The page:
Food Porn - 'Tomatotittes'

We trek and slip-trance into the night. Me, hung over from a breakup with a girl who collected butterflies and Gothic art, and Munch, still looking for the perfectly human man, one who could rectify bad body image, make one forget the cheek holes, the mismatched eyes. Munch, still weighted down with the ghost of the father who had too many hands and sour puns, has learned to take small elegant mouthfuls at the dinner table where silence is the main course. Choking on it is strictly forbidden. In our apartment with mirrors that never see us as we want to be seen, a Play Station thrown in for distraction, and a little mechanical dog with a broken bark, Munch poses, practices the sleekest dance steps in an effort to attract Mr. Fix-Me. He wants to prove that he is both bone and amenable soul, not simply the android he feels himself to be. Last month was the third time I found Munch swinging in a failed noose. The ceiling is beginning to crack. (Around here, we imagine death as the curves of a loose busty woman who keeps getting homeless.)

At Club Post-Berlin, while I glide over my shadows, toe-heel- toe over my slinky solipsists, Munch finds the perfect human, dances face to face until his cheeks are purple in a flash of light. I rush over to the bartender with alien-shaped ears, I mean, pointy or put-on, and order another gin and whatchamacallit. By 5 a.m., the time on any planet, I’ve lost Munch. Figured he went home with the perfect man so he can get reexamined and reassembled. By late afternoon, my phone is still not ringing. I can’t leave Munch alone too long with a stranger, not with all those phobias involving wrong angles and obsessions over tangents. I’m calling his cell and feeling wasted in mirrors. In a groggy voice, scratchy at times, he calls back. He says he’s too weak to move. But I get the address.

In the hotel room, five stories up in the lower intestines of the city, Munch answers the door. He is shaken, blue-bruised, blood stains on his shirt. The stranger is gone. I place my jacket over him, coddle him, ask what happened, as if I couldn’t guess, and say that it’s going to be alright. I know, he says, pressing his face against my chest. And the funny thing is, he says, coughing and catching breath, for a moment, I thought he might be the one. He took all my money.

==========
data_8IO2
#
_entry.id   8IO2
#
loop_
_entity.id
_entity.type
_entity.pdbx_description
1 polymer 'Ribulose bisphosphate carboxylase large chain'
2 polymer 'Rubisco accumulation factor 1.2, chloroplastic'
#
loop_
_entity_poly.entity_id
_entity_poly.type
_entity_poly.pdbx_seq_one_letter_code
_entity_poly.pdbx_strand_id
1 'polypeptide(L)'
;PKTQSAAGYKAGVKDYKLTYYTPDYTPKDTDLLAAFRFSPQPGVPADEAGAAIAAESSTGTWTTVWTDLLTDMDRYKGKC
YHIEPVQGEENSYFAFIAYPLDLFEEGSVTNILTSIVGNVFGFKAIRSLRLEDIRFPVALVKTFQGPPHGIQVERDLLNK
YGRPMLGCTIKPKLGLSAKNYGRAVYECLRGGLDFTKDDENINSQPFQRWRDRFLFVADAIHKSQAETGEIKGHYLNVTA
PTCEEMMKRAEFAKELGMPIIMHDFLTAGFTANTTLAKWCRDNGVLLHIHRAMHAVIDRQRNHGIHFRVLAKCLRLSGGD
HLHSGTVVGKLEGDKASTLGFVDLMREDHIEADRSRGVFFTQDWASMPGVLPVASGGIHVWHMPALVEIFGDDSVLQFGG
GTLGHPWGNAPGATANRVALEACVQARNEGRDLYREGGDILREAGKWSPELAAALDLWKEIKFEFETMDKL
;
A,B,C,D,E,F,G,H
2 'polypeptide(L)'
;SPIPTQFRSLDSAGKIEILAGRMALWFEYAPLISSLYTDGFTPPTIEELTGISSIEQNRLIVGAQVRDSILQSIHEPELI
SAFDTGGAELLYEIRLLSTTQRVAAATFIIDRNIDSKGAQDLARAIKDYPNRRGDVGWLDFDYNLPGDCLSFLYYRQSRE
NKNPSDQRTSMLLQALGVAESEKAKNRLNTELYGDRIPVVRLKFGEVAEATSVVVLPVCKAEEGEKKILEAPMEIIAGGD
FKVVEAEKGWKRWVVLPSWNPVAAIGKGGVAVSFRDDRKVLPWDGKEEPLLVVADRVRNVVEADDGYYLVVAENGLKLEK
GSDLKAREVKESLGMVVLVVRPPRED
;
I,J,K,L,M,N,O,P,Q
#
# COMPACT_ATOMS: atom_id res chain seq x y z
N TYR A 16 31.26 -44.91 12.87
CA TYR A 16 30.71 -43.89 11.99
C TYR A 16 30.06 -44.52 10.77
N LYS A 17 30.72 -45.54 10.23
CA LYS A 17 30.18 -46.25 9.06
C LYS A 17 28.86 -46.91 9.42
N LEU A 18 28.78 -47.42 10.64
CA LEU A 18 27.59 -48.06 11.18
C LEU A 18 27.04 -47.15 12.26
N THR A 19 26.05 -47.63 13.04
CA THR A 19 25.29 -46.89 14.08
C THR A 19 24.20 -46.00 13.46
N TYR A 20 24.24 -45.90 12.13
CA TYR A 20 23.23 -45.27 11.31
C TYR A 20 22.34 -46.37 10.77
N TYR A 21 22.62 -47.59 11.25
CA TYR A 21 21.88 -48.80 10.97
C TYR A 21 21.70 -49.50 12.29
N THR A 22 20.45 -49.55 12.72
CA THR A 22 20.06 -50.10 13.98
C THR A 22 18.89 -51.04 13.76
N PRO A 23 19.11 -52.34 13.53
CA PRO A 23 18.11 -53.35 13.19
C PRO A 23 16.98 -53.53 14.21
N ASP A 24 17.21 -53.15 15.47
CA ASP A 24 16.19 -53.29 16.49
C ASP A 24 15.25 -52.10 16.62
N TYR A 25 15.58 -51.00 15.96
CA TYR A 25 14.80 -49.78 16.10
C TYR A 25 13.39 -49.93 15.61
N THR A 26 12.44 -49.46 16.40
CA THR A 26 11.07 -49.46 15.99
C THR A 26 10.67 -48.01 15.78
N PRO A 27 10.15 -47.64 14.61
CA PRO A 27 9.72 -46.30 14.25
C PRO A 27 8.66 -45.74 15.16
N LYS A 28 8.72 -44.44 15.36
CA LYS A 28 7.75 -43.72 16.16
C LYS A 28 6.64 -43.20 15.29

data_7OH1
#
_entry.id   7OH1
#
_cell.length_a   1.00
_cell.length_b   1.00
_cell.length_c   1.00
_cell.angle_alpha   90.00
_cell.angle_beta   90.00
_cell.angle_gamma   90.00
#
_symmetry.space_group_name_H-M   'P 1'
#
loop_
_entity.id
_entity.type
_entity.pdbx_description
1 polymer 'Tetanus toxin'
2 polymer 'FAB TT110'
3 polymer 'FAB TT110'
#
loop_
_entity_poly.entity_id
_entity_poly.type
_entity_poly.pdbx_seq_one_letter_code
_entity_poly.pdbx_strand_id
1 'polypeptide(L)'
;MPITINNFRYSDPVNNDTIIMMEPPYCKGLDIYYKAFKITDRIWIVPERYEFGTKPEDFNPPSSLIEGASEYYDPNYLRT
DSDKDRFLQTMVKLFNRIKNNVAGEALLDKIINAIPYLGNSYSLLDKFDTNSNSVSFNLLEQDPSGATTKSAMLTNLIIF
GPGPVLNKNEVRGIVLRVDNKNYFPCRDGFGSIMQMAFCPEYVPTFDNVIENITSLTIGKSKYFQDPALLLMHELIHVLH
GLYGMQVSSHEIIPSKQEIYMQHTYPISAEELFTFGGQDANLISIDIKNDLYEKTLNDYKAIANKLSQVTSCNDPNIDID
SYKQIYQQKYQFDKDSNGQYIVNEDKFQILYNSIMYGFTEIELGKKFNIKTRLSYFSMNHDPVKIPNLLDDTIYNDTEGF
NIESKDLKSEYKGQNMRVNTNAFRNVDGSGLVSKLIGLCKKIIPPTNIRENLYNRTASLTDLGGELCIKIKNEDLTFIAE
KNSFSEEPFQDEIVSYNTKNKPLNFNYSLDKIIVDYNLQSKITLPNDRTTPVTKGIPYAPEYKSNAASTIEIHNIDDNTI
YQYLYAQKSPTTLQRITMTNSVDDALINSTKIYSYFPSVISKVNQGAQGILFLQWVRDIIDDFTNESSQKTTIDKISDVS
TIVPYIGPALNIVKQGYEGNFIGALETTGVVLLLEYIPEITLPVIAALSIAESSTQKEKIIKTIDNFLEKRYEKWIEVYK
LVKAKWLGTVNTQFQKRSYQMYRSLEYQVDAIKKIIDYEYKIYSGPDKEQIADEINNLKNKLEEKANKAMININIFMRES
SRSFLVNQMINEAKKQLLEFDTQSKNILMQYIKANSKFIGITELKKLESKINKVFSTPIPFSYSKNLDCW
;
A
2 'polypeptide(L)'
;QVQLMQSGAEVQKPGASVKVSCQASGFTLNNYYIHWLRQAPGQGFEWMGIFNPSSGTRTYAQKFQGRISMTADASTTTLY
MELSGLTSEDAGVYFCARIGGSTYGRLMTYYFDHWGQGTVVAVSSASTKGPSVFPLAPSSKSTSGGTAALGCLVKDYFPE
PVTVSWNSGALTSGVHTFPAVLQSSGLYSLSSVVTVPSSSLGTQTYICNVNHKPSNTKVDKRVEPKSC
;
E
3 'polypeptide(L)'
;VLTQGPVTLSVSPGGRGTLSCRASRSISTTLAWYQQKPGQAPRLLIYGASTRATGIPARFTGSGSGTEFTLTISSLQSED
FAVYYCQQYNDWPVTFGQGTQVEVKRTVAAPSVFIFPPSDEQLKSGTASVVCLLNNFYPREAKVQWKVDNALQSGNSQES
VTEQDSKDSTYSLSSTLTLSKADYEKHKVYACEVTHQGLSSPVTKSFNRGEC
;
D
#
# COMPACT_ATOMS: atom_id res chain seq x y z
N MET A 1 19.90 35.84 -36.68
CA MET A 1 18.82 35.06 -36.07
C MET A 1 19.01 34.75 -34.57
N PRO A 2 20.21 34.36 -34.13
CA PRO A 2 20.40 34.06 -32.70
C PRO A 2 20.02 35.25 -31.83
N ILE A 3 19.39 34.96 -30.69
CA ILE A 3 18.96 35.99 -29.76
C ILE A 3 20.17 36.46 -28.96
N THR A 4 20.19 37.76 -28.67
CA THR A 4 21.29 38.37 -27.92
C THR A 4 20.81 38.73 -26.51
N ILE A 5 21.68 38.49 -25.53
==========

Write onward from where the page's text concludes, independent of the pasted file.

Outside, we make our way through the commuter rush, through inner section of inner city, past the curious stares of stragglers and left-over drunks. Everybody is moving. Nobody talks. Everyone must catch the right train. Nobody’s on time. Dinner will be cold or not there. Who can read these schedules? Everybody must be hungry by now. Everyone is eating their words.


Kyle Hemmings lives and works in New Jersey. He has been published in Elimae, Smokelong Quarterly, This Zine Will Change Your Life, Blaze Vox, Matchbook, and elsewhere. His latest collections of poetry/prose is Future Wars from Another New Calligraphy and Split Brain on Amazon Kindle. He loves ’50s Sci-Fi movies,  manga comics, and pre-punk garage bands of the ’60s. For more, read his blog.

Photo Illustration by Nadine Kelly

Thursday, April 27th 2017